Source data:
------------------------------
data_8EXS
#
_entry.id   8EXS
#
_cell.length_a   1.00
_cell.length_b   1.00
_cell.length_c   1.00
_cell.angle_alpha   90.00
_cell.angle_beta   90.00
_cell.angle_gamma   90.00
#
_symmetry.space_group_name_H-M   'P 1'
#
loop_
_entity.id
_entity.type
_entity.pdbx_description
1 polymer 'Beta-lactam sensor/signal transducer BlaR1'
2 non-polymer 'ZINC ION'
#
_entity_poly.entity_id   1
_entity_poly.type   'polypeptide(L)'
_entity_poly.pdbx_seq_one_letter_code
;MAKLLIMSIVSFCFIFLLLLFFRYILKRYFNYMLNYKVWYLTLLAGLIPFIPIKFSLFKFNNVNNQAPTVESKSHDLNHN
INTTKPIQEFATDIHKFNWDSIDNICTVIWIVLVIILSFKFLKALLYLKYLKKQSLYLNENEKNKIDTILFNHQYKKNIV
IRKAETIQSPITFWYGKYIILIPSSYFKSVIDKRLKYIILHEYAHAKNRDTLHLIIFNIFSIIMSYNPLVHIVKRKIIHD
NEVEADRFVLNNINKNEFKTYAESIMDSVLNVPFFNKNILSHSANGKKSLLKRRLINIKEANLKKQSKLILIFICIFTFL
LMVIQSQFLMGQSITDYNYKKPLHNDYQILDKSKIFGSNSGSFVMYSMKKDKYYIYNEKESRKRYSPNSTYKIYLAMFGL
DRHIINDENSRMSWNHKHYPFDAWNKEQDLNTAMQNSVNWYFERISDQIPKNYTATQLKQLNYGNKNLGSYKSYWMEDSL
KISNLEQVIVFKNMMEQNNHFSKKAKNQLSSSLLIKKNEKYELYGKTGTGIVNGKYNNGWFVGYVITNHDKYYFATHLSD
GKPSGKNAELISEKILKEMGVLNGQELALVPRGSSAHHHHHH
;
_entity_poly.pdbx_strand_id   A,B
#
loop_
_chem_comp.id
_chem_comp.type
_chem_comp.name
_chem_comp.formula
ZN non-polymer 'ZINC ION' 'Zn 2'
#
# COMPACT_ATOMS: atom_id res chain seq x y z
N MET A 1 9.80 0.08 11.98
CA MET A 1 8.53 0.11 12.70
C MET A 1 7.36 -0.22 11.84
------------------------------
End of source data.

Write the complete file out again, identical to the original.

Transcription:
data_8EXS
#
_entry.id   8EXS
#
_cell.length_a   1.00
_cell.length_b   1.00
_cell.length_c   1.00
_cell.angle_alpha   90.00
_cell.angle_beta   90.00
_cell.angle_gamma   90.00
#
_symmetry.space_group_name_H-M   'P 1'
#
loop_
_entity.id
_entity.type
_entity.pdbx_description
1 polymer 'Beta-lactam sensor/signal transducer BlaR1'
2 non-polymer 'ZINC ION'
#
_entity_poly.entity_id   1
_entity_poly.type   'polypeptide(L)'
_entity_poly.pdbx_seq_one_letter_code
;MAKLLIMSIVSFCFIFLLLLFFRYILKRYFNYMLNYKVWYLTLLAGLIPFIPIKFSLFKFNNVNNQAPTVESKSHDLNHN
INTTKPIQEFATDIHKFNWDSIDNICTVIWIVLVIILSFKFLKALLYLKYLKKQSLYLNENEKNKIDTILFNHQYKKNIV
IRKAETIQSPITFWYGKYIILIPSSYFKSVIDKRLKYIILHEYAHAKNRDTLHLIIFNIFSIIMSYNPLVHIVKRKIIHD
NEVEADRFVLNNINKNEFKTYAESIMDSVLNVPFFNKNILSHSANGKKSLLKRRLINIKEANLKKQSKLILIFICIFTFL
LMVIQSQFLMGQSITDYNYKKPLHNDYQILDKSKIFGSNSGSFVMYSMKKDKYYIYNEKESRKRYSPNSTYKIYLAMFGL
DRHIINDENSRMSWNHKHYPFDAWNKEQDLNTAMQNSVNWYFERISDQIPKNYTATQLKQLNYGNKNLGSYKSYWMEDSL
KISNLEQVIVFKNMMEQNNHFSKKAKNQLSSSLLIKKNEKYELYGKTGTGIVNGKYNNGWFVGYVITNHDKYYFATHLSD
GKPSGKNAELISEKILKEMGVLNGQELALVPRGSSAHHHHHH
;
_entity_poly.pdbx_strand_id   A,B
#
loop_
_chem_comp.id
_chem_comp.type
_chem_comp.name
_chem_comp.formula
ZN non-polymer 'ZINC ION' 'Zn 2'
#
# COMPACT_ATOMS: atom_id res chain seq x y z
N MET A 1 9.80 0.08 11.98
CA MET A 1 8.53 0.11 12.70
C MET A 1 7.36 -0.22 11.84